Preparation and experience are the secret. Well, they are not much of a secret, but I think they are often overlooked. People, including myself, are often looking for an easy mental hack that can take the fear and anxiety away, but there is no mental hack that can make up for a lack of experience, skills or knowledge. 

Psychologists call the process of getting that experience: Voluntary Exposure Therapy, and it's really the only proven treatment for overcoming fears, anxieties and maintaining focus and calm under pressure. The big wave surfing version of this is wrestling at the bottom of a deep pool with a free diver who can hold their breath longer than I can. I'm trying to get to the top to breath and he’s trying to hold me down till I pass out. This training makes being held underwater by a big wave seem easy. That way I can access my skills on a wave because I'm not overly concerned with the wipeout. 
Find the expert or expert coach in whatever field you want to master, learn how they do what they do and then do the work, step by step exposing yourself to the scary situations, learning new skills and knowledge of how to master that environment, and if you do enough training and preparation you will give yourself the best shot at remaining calm under pressure. 

 

 

When do you feel most anxious and how do you apply your strategies from the surf to keep you calm and clear headed?

Before I’m about to walk up on stage to speak in front of an audience of people. If I have done the work in preparing and I'm still nervous, I like to work on shifting my mindset from what the audience is going to think of me – are they going to like the talk etc (standard introverted thoughts) to, what can I do for this audience? What information can I share with them that could help them in their lives? In that sort of service mindset I’m much less anxious, it stops me dwelling on what they are thinking of me.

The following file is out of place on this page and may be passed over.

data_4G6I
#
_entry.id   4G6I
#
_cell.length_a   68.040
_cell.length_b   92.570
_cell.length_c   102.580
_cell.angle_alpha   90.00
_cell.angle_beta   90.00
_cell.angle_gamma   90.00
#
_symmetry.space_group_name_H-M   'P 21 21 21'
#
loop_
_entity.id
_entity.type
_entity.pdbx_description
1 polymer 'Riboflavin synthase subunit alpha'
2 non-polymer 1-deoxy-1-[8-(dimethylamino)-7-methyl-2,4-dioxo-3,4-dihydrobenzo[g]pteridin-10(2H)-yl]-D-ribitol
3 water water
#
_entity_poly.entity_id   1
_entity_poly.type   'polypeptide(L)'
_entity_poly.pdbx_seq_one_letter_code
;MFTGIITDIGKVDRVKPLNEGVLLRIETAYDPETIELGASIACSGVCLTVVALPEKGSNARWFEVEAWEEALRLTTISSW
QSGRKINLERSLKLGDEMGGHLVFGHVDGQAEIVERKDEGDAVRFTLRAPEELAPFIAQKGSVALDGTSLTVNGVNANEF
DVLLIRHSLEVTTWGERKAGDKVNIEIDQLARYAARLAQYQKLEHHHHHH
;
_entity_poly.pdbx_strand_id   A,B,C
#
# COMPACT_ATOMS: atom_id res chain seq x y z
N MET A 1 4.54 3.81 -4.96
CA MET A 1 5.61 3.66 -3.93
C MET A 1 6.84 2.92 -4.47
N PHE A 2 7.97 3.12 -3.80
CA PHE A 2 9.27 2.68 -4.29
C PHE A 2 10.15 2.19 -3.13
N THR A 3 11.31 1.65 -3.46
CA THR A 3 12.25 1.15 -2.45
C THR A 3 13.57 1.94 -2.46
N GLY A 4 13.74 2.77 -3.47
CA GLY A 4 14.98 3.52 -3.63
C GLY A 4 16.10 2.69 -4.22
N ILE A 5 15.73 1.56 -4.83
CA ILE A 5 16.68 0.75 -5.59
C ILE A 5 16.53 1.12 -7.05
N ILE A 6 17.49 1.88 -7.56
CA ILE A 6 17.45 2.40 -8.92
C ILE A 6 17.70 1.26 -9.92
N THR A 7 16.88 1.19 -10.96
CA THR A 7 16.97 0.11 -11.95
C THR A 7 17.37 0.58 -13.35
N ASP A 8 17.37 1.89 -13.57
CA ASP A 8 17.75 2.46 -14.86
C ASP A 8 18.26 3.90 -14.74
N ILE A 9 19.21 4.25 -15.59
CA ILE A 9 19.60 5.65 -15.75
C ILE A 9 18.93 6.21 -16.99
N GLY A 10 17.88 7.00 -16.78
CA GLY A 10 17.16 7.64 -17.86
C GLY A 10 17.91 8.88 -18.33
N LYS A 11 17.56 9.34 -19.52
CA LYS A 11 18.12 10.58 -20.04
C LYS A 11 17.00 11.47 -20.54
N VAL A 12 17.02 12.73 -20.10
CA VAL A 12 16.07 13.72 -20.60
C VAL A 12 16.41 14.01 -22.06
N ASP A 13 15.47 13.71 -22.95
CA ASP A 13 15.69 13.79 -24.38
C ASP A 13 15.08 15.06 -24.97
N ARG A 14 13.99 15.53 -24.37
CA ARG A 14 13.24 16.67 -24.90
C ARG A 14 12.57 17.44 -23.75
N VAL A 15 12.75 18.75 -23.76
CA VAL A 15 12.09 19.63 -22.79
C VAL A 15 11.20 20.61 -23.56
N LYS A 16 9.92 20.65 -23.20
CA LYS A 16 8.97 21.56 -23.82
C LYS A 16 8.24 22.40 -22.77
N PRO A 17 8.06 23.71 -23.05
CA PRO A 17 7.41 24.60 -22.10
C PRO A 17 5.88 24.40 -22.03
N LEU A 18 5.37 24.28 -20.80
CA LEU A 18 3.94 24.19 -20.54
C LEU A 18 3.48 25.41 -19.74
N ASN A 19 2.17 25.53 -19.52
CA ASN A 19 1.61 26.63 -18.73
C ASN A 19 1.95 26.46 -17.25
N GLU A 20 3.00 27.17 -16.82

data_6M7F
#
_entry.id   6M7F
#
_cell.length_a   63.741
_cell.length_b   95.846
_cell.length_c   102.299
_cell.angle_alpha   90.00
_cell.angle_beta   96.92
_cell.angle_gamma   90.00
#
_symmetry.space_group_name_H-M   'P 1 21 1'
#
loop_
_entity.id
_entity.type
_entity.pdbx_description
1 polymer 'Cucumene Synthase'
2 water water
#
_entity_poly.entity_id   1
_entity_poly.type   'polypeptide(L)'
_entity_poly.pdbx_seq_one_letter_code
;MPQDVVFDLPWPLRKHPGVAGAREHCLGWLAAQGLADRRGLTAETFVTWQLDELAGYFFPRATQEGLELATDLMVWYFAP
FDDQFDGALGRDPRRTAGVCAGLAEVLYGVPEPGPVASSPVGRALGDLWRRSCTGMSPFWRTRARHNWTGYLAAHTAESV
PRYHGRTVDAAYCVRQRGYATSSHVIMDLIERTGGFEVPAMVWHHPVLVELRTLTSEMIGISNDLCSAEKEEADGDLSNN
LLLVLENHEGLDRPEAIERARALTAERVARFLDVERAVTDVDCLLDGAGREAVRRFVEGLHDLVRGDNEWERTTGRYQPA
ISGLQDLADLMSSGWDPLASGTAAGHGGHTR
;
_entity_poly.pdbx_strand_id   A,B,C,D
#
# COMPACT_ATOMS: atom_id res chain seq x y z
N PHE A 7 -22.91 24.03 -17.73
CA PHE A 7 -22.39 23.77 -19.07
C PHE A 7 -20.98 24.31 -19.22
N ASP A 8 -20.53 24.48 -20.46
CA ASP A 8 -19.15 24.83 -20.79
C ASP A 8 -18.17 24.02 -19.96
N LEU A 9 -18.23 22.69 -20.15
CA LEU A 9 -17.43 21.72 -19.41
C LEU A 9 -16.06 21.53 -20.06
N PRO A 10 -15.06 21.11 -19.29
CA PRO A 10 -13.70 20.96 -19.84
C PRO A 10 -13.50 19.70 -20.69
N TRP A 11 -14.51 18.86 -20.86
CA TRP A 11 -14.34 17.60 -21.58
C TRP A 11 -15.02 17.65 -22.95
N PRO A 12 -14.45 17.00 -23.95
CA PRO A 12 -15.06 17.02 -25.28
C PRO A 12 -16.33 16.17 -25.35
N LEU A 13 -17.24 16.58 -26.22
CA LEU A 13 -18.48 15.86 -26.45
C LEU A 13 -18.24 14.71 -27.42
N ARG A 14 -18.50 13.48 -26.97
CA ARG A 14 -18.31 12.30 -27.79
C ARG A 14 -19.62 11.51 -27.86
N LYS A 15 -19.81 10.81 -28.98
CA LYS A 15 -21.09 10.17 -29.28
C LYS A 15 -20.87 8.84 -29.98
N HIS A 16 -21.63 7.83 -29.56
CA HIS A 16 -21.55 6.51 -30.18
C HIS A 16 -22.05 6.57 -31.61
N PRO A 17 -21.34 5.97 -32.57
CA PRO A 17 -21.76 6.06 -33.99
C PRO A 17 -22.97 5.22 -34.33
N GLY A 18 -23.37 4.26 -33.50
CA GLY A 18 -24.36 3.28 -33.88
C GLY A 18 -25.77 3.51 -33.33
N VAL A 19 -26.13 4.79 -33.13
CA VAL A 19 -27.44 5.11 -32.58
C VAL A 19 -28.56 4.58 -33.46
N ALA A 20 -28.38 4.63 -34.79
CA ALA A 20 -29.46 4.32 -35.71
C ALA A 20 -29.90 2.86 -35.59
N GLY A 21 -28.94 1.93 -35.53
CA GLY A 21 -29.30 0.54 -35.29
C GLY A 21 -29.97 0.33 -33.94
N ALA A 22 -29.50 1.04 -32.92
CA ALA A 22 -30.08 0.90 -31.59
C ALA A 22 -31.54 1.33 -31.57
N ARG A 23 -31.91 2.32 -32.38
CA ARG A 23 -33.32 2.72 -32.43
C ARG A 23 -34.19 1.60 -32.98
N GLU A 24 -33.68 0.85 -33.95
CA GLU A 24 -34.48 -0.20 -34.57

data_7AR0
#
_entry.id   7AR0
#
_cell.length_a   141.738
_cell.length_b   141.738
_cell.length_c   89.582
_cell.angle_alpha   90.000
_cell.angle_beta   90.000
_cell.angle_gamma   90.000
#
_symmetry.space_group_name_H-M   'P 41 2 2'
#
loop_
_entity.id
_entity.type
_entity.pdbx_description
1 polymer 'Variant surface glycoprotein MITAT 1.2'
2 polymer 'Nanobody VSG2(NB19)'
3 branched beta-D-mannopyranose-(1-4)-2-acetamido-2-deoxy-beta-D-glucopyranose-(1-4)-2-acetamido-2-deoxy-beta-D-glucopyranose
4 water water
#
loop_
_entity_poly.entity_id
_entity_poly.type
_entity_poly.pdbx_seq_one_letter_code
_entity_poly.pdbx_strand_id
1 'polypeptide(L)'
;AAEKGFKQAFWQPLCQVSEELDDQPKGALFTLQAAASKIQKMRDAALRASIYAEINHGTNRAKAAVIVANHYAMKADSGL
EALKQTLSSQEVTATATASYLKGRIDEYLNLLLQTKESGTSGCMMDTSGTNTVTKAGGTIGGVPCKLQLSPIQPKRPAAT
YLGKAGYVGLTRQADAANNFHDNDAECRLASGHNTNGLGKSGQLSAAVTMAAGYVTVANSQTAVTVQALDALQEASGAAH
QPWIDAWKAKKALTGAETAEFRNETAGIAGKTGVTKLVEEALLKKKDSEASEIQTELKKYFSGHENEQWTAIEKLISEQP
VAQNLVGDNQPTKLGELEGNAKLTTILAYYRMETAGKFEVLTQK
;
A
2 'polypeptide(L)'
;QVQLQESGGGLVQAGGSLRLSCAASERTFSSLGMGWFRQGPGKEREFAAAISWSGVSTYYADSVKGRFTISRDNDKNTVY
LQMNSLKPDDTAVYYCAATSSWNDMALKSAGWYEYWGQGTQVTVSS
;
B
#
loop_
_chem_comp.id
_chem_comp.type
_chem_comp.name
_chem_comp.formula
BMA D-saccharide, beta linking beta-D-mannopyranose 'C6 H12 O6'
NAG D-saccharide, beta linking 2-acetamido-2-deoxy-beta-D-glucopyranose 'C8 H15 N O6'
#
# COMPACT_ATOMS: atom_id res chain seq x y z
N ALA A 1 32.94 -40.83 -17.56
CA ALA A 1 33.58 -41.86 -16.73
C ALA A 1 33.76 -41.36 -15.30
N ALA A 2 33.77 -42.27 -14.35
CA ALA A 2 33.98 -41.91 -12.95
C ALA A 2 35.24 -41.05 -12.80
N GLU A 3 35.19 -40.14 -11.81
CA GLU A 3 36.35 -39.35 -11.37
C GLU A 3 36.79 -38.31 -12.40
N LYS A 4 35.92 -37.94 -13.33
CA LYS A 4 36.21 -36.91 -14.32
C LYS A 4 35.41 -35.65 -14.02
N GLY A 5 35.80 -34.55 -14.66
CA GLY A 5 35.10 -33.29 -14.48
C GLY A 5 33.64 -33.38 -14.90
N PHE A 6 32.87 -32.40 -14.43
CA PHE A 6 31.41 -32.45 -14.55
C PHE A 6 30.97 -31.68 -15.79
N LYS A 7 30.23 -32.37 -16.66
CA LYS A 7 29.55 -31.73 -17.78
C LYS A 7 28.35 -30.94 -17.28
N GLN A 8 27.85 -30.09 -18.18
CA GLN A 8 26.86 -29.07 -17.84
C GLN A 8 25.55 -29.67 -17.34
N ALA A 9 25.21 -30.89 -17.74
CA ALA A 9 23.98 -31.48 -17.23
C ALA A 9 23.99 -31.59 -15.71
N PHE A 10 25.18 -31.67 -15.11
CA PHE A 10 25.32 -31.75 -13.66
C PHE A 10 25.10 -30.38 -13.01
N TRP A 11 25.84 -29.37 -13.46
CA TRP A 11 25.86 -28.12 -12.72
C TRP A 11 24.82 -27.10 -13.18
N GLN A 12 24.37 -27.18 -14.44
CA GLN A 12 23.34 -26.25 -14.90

It's similar in a way to surfing where I switch from focusing on the career results of a surf session; trying to get a great photo, or footage for a movie, or winning an award or event, to just focusing on the experience of riding the waves, not the external concerns of results and judgement.  

 

 

Men often struggle with asking their mates for help. What’s your advice for starting the dialogue?

Everyone goes through and deals with hardships in life, and everyone feels better discussing them – you need to know and believe that, then It won’t be as hard to ask for help. On top of that, you are doing your mate a favour asking them for help, the opportunity to help a friend, loved one or stranger in need, is what gives life meaning, and the byproduct of having meaning in your life if happiness. 

It’s so powerful that it might even be worth it. If you can find someone to help yourself in a tough time, then look for someone, anyone that you can help with something, it might help make you feel better and even clarify what you need to do to help yourself. 

 

 

Are you calling it time on your big wave surfing career?

At the moment yes. I’m still going to surf big waves but not as a career. Public speaking is now my career, surfing big waves is going to be for fun. Which I'm very excited about!

 

Alex Pierotti is a media veteran, having reported on health, fitness and sport for the better part of a decade. He got his start in TV, working on the live broadcast of the Intrust Super Shute Shield on 7TWO before making the switch to Men's Health Magazine. A one-time third-grade try-scorer, Alex is obsessed with two things: the beach and his footy team. When he’s not researching the latest fitness trends, you'll find Alex by the water.